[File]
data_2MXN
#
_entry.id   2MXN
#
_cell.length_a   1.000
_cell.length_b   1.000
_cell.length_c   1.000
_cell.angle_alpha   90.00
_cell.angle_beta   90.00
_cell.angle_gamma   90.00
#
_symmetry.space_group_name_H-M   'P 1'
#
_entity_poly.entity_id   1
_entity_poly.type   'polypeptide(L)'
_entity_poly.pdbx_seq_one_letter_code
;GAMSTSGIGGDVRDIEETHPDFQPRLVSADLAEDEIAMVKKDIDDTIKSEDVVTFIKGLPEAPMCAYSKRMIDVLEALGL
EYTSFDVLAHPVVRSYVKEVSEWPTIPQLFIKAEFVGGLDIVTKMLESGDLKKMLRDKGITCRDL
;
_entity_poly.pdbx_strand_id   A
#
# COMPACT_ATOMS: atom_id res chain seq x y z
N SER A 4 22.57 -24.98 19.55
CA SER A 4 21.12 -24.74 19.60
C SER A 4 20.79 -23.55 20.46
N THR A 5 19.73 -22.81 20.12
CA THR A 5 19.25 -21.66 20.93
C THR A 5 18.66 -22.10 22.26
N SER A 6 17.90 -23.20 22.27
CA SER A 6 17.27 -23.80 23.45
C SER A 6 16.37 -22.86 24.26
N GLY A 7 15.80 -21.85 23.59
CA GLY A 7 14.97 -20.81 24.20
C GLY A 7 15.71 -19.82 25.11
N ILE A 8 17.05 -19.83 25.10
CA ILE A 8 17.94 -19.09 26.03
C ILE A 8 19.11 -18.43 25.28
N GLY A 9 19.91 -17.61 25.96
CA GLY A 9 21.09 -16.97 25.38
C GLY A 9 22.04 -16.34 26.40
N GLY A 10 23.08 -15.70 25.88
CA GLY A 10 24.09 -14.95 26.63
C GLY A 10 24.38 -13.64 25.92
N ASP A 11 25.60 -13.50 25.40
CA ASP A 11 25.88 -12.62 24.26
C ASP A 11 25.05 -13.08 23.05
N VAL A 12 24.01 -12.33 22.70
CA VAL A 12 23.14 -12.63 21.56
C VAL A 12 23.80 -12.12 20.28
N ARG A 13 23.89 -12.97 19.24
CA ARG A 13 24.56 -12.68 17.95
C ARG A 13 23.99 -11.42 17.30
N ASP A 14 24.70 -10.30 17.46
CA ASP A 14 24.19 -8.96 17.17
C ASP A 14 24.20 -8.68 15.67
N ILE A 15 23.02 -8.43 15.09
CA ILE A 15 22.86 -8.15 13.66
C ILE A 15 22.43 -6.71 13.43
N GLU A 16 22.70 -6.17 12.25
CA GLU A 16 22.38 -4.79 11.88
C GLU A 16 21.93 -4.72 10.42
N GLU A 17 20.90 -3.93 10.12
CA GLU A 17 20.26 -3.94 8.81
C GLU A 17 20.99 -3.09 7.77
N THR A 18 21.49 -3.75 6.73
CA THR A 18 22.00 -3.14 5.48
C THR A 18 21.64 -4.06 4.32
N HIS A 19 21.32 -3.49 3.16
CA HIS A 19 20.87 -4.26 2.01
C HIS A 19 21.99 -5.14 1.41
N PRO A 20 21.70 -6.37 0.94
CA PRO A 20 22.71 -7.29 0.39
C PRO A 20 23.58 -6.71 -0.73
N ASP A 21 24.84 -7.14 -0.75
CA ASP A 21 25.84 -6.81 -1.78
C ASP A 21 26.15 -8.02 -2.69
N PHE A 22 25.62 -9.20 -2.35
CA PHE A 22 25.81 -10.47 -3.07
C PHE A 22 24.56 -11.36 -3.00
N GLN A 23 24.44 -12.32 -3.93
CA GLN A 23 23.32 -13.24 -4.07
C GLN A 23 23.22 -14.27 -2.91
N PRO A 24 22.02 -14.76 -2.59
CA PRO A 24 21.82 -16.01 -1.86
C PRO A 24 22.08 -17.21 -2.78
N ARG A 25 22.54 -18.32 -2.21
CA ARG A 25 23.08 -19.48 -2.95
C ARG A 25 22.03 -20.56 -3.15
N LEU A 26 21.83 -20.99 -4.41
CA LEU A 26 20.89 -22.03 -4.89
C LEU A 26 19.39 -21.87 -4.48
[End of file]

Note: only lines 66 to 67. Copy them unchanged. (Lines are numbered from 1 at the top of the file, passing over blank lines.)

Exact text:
CA THR A 18 22.00 -3.14 5.48
C THR A 18 21.64 -4.06 4.32